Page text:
On the afternoon of September 11, 2001, Mrs. Brown, my first grade teacher, interrupted indoor recess to call us to the reading rug at the front of our classroom. “Boys and girls,” she said slowly and calmly, “there was a very bad plane crash in New York this morning. A lot of people got hurt... let’s say a prayer together.”
The Boston College student body has grown up in a post-9/11 world, vigilant of the lingering threat of terrorism and violence. Throughout elementary and middle school, lockdown drills, TSA security checks, and “if you see something, say something” became routine and expected. As we grew older, we witnessed our country become seemingly more polarized and divided than ever before.
A little over a week ago, police arrested a man accused of planting three bombs in New York City and New Jersey, injuring 29 people. Personally, the incident brought back memories of the Boston Marathon bombing; while I was not present, my family was standing on Boylston Street that day. Luckily, they escaped unharmed. Since writing the first draft of this column a few days ago, even more incidents have affected the country, from Oklahoma to Minnesota and even on our own campus.
In times of increasing acts of violence and hate, how can we still embrace faith realistically? When events seem outside of our control and unpreventable, can we seriously still believe in the greater hand of God acting in the world?
Mother Teresa once said, “If we have no peace, it is because we have forgotten we belong to each other.” I like this quote, because it reminds me that at our core, we are all more alike than we are different. Our existence is based upon God’s love for us. Because we are all loved by God, we are called to reflect this love to one another. Faith is essential in a volatile world, because it reminds us of every person’s innate dignity and worth. In the face of fear and disagreement, faith forces us to take a step back and remember what is truly important: our shared humanity.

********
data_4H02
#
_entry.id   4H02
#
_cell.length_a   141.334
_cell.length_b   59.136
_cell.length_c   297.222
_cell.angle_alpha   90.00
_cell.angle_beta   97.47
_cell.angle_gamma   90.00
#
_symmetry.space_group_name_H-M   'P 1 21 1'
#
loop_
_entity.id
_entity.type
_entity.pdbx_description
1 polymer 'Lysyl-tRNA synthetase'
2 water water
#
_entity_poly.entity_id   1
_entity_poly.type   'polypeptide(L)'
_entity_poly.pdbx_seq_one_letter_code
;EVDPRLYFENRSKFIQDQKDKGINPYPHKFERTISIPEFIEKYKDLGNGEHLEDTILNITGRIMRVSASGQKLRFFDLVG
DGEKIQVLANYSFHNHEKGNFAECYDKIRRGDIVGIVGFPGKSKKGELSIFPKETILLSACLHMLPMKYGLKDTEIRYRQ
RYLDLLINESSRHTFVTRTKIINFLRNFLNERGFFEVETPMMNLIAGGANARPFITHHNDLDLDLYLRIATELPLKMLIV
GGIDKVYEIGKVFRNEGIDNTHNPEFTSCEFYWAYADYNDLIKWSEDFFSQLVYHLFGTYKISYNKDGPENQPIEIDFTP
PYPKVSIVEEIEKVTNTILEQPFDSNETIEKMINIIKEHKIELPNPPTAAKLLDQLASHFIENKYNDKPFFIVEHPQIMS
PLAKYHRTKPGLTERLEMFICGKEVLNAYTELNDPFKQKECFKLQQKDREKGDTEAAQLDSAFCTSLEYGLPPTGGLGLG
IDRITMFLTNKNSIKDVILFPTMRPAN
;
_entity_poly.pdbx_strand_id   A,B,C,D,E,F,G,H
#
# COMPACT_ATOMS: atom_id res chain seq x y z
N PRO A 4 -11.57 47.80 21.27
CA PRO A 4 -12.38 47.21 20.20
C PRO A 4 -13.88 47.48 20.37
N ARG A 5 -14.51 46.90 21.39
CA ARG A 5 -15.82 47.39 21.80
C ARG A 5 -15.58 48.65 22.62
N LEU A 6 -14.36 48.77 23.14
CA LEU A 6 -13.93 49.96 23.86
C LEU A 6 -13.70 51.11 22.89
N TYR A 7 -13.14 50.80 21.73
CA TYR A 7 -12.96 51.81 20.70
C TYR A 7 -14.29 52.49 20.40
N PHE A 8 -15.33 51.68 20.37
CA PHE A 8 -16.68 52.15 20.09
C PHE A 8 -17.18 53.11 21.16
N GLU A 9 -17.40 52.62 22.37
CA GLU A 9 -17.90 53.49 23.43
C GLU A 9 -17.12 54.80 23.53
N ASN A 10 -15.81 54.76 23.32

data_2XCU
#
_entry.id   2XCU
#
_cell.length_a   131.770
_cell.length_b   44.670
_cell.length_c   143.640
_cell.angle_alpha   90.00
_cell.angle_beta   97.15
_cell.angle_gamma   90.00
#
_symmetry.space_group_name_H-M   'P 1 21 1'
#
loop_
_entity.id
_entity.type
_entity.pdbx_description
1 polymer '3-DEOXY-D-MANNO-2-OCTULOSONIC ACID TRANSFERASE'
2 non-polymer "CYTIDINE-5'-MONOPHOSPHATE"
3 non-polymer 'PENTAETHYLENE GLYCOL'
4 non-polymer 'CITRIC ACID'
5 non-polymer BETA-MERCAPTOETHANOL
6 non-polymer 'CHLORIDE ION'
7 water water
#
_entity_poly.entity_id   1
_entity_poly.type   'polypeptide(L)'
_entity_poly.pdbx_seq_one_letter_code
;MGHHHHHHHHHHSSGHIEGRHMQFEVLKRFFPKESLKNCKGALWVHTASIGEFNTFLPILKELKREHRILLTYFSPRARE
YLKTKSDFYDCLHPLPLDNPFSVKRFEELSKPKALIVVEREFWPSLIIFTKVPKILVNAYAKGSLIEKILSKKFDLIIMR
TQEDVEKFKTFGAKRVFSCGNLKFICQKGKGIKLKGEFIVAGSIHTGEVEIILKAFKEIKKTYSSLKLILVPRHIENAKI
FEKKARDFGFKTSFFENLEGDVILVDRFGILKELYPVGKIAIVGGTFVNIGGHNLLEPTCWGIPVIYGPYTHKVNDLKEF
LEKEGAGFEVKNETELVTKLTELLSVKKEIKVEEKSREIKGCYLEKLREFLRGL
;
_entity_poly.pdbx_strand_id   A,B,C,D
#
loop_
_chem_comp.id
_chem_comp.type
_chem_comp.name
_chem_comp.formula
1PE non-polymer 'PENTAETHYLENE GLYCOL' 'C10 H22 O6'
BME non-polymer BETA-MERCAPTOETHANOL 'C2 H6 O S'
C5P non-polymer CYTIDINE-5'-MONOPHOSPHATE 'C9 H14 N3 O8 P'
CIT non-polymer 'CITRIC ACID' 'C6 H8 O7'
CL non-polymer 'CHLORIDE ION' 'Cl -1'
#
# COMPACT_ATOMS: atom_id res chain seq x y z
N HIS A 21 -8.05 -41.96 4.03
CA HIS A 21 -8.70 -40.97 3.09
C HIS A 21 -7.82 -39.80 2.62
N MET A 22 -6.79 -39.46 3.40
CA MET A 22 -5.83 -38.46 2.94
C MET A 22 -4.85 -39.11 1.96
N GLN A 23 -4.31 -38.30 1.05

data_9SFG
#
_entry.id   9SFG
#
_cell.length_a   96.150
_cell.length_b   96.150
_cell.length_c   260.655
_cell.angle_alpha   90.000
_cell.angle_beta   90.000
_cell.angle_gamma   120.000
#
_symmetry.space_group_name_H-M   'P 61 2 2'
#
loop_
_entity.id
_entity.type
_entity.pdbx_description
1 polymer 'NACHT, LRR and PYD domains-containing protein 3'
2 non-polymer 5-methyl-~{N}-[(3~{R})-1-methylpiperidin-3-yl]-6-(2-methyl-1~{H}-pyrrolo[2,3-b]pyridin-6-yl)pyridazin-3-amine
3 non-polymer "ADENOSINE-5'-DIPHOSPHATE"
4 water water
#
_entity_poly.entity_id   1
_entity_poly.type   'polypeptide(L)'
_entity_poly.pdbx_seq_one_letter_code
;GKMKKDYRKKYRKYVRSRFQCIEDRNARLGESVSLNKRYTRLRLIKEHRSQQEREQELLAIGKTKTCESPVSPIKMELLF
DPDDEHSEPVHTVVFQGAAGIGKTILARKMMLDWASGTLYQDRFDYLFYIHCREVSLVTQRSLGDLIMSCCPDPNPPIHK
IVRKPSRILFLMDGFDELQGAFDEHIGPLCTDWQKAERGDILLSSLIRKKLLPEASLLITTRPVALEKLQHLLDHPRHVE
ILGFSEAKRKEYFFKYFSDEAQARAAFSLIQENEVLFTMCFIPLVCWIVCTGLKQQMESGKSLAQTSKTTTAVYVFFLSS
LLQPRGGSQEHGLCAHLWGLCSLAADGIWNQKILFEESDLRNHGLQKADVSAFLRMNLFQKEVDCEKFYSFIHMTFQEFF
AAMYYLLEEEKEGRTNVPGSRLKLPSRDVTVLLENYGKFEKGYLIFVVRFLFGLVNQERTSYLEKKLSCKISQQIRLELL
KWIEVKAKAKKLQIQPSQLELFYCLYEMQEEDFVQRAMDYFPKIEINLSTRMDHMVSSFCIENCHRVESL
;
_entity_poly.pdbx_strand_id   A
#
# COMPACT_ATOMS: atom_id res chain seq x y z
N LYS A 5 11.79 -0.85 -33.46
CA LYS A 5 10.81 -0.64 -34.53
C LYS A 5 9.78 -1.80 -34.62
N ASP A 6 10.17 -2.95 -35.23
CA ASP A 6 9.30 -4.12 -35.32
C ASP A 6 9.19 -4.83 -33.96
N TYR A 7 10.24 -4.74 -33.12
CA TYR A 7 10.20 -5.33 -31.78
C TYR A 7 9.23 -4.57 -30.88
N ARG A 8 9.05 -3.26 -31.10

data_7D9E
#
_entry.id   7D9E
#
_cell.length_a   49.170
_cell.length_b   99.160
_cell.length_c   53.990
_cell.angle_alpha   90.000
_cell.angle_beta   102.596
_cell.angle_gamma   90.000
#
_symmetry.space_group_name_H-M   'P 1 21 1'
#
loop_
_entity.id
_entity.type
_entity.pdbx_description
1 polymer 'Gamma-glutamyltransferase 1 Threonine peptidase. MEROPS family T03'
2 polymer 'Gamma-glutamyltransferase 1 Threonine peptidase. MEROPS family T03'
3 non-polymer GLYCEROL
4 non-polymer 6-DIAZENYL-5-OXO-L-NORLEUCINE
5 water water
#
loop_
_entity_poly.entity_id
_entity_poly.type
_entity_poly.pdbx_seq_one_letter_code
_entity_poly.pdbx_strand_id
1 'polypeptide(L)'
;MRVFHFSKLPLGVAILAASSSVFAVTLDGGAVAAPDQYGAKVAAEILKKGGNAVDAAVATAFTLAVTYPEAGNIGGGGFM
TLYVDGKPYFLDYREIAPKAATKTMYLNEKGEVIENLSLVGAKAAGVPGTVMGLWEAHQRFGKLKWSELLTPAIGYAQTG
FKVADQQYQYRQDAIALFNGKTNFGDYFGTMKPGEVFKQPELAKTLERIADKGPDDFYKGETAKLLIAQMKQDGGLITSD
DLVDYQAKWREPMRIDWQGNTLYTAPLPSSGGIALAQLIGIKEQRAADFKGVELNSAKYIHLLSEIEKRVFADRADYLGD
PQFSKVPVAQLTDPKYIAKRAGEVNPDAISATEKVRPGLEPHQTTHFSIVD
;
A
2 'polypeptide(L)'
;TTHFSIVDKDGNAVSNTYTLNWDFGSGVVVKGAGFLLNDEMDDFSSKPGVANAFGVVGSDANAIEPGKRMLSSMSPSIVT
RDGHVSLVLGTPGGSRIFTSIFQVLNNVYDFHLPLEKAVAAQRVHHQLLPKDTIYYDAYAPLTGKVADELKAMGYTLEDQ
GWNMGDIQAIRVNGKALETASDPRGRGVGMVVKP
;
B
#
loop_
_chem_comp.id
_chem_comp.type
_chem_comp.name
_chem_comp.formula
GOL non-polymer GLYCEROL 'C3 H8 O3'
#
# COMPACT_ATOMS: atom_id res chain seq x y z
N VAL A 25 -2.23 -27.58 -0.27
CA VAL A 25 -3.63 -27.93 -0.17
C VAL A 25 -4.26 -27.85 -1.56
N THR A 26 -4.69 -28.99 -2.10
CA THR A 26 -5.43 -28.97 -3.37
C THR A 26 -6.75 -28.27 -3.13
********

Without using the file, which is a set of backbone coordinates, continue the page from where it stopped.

Where is God in all of this, then? At the risk of sounding cliché, God is in all of us. God is present whenever we consciously choose love over fear, acceptance over hate, and an open mind over rash judgment. I think St. Francis summarized this best when he prayed,
Lord, make me an instrument of your peace. Where there is hatred, let me sow love; where there is injury, pardon; where there is doubt, faith; where there is despair, hope; where there is darkness, light; where there is sadness, joy.
So, fifteen years later, I think Mrs. Brown had it right when she called my first grade class to the reading rug that afternoon. Our first response to incidents of violence must be to gather as a community in solidarity and prayer. Poet Mary Oliver once wrote, “There are things you can’t reach. But you can reach out to them, and all day long.” Even if we never achieve a non-violent world, the pursuit of peace through faith is worthy in and of itself. We cannot control acts of violence, but we can control how we respond to them.